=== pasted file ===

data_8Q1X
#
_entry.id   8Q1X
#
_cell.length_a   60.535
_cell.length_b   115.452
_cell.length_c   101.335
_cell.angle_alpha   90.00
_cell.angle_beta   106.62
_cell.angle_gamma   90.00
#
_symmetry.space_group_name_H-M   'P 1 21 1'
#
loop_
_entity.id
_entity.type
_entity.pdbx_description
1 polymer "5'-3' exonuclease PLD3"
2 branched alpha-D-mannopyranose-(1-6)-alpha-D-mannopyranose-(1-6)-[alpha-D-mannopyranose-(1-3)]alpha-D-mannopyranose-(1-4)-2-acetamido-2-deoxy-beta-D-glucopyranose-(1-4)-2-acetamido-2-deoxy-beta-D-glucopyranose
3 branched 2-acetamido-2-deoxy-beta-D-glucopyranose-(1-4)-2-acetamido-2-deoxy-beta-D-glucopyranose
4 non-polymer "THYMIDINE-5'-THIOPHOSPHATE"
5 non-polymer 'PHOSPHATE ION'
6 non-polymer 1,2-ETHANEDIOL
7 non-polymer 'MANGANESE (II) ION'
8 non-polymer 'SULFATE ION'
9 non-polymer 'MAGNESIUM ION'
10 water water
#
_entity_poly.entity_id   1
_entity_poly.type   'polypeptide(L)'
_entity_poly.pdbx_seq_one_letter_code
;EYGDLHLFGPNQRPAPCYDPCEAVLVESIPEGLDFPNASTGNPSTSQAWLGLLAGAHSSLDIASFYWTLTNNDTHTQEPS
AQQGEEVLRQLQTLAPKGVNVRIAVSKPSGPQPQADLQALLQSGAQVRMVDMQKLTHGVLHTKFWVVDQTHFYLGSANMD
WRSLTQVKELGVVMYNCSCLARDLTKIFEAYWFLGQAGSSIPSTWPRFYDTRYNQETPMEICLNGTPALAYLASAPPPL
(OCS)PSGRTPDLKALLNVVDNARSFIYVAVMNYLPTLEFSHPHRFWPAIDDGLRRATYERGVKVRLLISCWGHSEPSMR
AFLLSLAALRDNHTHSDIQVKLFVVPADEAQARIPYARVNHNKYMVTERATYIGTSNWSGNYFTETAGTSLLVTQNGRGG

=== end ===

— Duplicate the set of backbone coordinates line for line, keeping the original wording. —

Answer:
data_8Q1X
#
_entry.id   8Q1X
#
_cell.length_a   60.535
_cell.length_b   115.452
_cell.length_c   101.335
_cell.angle_alpha   90.00
_cell.angle_beta   106.62
_cell.angle_gamma   90.00
#
_symmetry.space_group_name_H-M   'P 1 21 1'
#
loop_
_entity.id
_entity.type
_entity.pdbx_description
1 polymer "5'-3' exonuclease PLD3"
2 branched alpha-D-mannopyranose-(1-6)-alpha-D-mannopyranose-(1-6)-[alpha-D-mannopyranose-(1-3)]alpha-D-mannopyranose-(1-4)-2-acetamido-2-deoxy-beta-D-glucopyranose-(1-4)-2-acetamido-2-deoxy-beta-D-glucopyranose
3 branched 2-acetamido-2-deoxy-beta-D-glucopyranose-(1-4)-2-acetamido-2-deoxy-beta-D-glucopyranose
4 non-polymer "THYMIDINE-5'-THIOPHOSPHATE"
5 non-polymer 'PHOSPHATE ION'
6 non-polymer 1,2-ETHANEDIOL
7 non-polymer 'MANGANESE (II) ION'
8 non-polymer 'SULFATE ION'
9 non-polymer 'MAGNESIUM ION'
10 water water
#
_entity_poly.entity_id   1
_entity_poly.type   'polypeptide(L)'
_entity_poly.pdbx_seq_one_letter_code
;EYGDLHLFGPNQRPAPCYDPCEAVLVESIPEGLDFPNASTGNPSTSQAWLGLLAGAHSSLDIASFYWTLTNNDTHTQEPS
AQQGEEVLRQLQTLAPKGVNVRIAVSKPSGPQPQADLQALLQSGAQVRMVDMQKLTHGVLHTKFWVVDQTHFYLGSANMD
WRSLTQVKELGVVMYNCSCLARDLTKIFEAYWFLGQAGSSIPSTWPRFYDTRYNQETPMEICLNGTPALAYLASAPPPL
(OCS)PSGRTPDLKALLNVVDNARSFIYVAVMNYLPTLEFSHPHRFWPAIDDGLRRATYERGVKVRLLISCWGHSEPSMR
AFLLSLAALRDNHTHSDIQVKLFVVPADEAQARIPYARVNHNKYMVTERATYIGTSNWSGNYFTETAGTSLLVTQNGRGG